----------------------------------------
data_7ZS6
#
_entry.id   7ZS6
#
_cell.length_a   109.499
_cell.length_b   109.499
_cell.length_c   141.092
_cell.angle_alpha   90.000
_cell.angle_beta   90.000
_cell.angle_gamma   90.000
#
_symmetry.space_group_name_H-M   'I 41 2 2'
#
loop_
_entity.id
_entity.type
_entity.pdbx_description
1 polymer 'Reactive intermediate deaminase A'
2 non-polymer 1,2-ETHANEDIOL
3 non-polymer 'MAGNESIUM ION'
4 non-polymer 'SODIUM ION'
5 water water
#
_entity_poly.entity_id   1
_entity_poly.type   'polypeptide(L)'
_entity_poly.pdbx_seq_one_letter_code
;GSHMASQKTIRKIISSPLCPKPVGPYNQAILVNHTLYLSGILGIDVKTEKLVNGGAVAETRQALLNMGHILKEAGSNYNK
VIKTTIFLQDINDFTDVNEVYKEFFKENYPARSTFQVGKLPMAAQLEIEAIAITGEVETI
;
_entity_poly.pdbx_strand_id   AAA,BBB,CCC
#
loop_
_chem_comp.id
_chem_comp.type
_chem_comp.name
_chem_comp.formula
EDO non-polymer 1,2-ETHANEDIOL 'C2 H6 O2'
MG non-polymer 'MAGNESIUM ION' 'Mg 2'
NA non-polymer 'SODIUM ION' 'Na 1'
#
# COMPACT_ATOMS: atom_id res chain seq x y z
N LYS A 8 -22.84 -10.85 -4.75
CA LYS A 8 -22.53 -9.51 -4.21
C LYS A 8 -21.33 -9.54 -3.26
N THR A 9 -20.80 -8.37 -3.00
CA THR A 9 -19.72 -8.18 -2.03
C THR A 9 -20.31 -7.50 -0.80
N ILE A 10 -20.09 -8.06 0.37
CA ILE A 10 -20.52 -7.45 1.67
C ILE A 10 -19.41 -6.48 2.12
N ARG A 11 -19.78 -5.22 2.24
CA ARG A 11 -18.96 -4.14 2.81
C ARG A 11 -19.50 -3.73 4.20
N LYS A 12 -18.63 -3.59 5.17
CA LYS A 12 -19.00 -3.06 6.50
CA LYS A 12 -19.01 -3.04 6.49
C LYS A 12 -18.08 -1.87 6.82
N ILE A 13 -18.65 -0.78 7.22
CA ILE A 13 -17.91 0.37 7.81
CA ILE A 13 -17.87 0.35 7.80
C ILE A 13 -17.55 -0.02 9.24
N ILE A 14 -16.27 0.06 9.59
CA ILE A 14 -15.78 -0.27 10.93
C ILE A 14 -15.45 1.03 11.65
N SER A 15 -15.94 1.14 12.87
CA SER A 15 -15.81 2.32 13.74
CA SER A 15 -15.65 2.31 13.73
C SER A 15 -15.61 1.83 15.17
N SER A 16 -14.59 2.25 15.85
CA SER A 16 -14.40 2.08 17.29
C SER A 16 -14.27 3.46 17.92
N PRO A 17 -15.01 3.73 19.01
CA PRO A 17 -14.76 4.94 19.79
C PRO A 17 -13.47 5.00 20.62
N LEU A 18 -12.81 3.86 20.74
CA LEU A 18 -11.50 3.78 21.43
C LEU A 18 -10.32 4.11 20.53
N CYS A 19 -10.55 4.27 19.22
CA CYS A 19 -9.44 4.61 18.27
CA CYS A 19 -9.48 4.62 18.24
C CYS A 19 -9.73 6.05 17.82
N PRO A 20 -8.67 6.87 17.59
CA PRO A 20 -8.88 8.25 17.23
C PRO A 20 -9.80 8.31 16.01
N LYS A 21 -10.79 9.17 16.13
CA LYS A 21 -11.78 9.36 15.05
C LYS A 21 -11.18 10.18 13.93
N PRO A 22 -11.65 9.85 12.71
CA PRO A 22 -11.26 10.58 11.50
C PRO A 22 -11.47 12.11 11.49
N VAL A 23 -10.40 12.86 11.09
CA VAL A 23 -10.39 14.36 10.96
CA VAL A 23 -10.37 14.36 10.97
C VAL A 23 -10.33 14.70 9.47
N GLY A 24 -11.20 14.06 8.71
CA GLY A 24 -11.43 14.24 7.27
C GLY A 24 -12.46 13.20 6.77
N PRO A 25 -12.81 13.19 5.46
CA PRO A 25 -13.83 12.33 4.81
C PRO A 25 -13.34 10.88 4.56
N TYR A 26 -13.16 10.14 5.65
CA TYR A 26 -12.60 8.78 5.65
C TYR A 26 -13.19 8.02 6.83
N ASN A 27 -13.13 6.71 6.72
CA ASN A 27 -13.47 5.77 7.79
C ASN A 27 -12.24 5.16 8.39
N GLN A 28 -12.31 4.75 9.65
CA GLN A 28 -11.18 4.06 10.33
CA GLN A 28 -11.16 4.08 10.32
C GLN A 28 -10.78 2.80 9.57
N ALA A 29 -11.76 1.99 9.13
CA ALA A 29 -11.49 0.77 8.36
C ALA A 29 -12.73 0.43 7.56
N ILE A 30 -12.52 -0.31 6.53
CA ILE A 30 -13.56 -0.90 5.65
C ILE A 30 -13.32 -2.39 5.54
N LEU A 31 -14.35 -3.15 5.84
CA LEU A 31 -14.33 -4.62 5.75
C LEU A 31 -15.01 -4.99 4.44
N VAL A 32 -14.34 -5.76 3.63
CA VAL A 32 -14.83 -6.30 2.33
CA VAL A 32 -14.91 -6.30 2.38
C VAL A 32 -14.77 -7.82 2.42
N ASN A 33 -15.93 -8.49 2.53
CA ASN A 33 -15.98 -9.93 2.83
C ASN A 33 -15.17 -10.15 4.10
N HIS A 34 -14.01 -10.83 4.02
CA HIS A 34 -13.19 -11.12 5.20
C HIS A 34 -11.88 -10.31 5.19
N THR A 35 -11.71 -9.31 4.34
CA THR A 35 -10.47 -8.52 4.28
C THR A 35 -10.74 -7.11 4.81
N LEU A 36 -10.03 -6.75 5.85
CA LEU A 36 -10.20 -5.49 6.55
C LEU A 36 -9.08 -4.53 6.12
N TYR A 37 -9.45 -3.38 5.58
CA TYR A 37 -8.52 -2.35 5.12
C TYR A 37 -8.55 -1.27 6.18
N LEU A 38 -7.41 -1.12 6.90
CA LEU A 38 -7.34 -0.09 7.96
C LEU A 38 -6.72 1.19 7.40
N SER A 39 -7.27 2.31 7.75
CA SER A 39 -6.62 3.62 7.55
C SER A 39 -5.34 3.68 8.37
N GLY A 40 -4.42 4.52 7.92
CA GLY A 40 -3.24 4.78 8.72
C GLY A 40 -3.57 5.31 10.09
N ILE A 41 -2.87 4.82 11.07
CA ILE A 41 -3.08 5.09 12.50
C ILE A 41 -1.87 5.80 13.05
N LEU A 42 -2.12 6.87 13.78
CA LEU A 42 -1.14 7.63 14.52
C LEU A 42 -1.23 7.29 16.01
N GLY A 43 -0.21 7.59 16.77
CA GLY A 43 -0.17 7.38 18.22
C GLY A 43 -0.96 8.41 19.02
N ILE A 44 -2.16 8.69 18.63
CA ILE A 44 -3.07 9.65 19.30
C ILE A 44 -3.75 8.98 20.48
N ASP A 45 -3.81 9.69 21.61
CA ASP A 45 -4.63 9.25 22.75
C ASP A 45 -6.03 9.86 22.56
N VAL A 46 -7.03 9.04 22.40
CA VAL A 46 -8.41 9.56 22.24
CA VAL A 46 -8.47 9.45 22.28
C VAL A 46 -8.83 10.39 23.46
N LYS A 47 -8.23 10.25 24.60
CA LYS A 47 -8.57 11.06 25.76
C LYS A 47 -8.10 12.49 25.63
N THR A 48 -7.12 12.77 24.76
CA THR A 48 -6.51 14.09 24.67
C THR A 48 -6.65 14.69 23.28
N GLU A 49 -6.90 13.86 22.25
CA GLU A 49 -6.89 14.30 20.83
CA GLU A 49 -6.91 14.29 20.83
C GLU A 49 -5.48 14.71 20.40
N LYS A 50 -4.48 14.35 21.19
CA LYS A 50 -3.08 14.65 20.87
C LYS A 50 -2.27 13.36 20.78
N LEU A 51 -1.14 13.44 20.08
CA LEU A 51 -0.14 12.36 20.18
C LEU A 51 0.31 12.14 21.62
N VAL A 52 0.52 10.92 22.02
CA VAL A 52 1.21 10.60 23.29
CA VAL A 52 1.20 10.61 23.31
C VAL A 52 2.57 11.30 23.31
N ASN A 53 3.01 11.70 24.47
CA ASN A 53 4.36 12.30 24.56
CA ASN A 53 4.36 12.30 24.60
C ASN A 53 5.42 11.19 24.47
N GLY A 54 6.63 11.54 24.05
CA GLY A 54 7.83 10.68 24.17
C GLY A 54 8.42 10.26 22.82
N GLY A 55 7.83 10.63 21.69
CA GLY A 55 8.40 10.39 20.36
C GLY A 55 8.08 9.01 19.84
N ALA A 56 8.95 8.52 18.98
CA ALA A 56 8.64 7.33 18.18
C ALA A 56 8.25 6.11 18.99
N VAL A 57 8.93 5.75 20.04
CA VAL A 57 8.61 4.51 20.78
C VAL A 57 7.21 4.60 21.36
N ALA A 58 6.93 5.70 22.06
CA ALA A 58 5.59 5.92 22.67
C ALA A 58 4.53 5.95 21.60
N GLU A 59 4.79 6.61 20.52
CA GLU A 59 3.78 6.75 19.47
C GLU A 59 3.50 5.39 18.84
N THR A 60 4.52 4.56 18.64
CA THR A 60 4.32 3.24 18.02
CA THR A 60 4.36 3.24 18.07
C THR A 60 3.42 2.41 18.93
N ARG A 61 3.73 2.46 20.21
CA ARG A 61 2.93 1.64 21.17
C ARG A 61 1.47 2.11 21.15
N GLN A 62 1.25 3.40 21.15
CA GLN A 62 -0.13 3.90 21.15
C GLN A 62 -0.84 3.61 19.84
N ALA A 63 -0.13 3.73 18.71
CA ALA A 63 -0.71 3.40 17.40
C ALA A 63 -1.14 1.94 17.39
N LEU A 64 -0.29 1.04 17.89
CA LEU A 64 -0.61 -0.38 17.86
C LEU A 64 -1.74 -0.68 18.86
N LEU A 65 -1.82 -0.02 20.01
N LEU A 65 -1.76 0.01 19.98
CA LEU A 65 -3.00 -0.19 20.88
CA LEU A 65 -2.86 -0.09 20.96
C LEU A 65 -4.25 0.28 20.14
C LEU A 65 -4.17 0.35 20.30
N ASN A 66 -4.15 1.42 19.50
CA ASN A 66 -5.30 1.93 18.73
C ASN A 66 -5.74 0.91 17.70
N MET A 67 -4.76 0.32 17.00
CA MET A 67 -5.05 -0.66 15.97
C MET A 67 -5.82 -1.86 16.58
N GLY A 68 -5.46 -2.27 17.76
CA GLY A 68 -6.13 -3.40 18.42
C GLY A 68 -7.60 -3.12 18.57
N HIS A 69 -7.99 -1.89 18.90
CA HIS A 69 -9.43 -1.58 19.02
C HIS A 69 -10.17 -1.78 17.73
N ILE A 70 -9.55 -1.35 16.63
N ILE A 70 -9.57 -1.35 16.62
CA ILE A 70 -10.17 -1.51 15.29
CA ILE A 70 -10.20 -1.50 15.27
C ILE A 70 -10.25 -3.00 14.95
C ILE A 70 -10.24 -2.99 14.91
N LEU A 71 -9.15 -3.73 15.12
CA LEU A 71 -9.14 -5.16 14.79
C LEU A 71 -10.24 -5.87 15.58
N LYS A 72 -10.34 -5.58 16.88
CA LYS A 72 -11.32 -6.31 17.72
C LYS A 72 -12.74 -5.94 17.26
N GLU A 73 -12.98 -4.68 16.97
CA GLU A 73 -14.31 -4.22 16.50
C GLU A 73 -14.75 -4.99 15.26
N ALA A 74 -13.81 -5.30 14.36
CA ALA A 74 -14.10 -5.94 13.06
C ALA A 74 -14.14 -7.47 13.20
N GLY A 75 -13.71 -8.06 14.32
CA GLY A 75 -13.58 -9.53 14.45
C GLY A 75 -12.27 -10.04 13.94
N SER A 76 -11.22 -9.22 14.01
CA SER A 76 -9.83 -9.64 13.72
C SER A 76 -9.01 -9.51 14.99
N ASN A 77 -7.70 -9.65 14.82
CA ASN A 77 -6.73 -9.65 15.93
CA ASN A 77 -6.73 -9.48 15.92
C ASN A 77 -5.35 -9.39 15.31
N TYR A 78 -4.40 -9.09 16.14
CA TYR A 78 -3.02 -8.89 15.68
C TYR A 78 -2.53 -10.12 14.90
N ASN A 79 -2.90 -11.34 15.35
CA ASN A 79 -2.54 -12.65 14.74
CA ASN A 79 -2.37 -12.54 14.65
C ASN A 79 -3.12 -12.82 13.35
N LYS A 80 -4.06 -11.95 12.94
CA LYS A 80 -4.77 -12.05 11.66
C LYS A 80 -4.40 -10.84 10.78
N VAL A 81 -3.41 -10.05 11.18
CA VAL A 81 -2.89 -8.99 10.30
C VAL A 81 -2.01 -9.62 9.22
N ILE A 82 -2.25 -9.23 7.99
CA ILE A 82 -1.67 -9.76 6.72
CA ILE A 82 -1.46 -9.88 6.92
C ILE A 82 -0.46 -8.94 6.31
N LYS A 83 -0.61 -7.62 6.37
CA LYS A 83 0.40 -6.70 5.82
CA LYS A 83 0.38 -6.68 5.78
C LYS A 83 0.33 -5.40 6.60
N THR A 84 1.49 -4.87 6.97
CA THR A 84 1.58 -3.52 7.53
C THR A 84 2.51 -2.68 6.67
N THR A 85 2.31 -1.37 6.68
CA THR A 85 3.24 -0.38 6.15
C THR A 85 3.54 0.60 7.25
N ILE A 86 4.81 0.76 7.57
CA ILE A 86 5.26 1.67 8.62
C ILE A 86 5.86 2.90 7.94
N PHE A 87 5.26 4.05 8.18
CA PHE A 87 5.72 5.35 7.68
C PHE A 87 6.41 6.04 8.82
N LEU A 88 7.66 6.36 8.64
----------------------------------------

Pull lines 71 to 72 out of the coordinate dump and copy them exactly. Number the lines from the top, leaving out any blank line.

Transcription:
C SER A 16 -14.27 3.46 17.92
N PRO A 17 -15.01 3.73 19.01